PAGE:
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“Lust, Caution,” with its heady brew of retro-passion and unspoken, certain defeat, fitted the bill perfectly Sunday as Queen’s Theater in Hong Kong put on what was almost certainly its last-ever screening.

Once one of the territory’s three key cinemas, the Queen’s in Theater Lane, Central District, is now an anachronism, a single-screen moviehouse sitting plum at the heart of the world’s most expensive real estate.

Its closure was signaled a couple of months ago (Daily Variety, July 15), but at the theater’s own curtain call this weekend, Hong Kongers displayed interestingly mixed emotions of elation and resignation.

Outside there were TV crews with satellite uplink equipment and microphones. Inside, the 300-odd souls who had queued for tickets that were ripped from a book and numbered by hand were, predictably, mostly enthusiasts. They were a mixture of geeky movie buffs and a handful of faded stars who turned up for one last nostalgic photo in front of the neon-lit box office.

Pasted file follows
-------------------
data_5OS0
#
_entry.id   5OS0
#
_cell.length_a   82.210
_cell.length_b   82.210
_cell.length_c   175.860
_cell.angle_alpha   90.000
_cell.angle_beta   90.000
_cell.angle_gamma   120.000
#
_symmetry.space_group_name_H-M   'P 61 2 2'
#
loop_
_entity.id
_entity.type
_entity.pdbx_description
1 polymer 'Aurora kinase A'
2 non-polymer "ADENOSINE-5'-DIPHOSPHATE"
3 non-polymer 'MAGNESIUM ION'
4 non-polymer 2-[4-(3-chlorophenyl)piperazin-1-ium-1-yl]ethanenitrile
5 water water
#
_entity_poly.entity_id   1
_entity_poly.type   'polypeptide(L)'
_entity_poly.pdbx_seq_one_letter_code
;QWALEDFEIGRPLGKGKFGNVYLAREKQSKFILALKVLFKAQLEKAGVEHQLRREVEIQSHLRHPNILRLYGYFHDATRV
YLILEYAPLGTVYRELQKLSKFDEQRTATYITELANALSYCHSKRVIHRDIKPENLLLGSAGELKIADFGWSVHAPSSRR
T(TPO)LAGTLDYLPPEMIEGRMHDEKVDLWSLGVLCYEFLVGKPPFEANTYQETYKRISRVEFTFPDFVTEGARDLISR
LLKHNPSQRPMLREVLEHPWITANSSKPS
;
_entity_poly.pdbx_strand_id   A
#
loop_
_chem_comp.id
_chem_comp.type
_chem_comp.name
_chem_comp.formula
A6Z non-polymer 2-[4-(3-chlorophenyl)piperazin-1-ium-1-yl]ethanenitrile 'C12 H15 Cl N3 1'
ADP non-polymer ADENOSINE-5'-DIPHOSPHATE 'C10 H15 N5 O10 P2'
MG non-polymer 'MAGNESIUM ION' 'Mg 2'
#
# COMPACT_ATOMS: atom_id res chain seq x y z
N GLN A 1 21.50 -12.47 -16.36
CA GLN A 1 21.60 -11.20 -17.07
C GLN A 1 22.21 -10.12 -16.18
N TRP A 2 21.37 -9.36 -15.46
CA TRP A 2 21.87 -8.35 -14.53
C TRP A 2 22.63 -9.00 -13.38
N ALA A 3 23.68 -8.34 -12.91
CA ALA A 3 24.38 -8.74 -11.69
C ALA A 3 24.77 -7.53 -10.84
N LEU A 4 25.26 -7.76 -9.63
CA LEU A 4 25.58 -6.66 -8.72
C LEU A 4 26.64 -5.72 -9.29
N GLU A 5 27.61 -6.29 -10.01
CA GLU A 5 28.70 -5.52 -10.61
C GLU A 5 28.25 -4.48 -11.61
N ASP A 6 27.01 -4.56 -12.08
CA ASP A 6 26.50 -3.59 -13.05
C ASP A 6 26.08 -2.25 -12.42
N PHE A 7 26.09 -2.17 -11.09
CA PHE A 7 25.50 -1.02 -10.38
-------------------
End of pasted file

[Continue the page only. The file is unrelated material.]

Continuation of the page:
They were surprisingly nice to the grumpy ushers in their red uniforms and gold epaulettes. And there were raucous cheers and whistles for the manager who read from a card the standard warning about camcording.

No matter that the theater was slightly smelly, the projector bulb seriously underpowered and the advertisements beamed from a slide projector; the 9 p.m. auds were there to salute and to remember.

As the credits rolled on Tony Leung, Joan Chen and newcomer Tang Wei, spectators turned to one another, lingered some minutes to snap final photo memorabilia and then filed off into the heat of the empty Hong Kong night.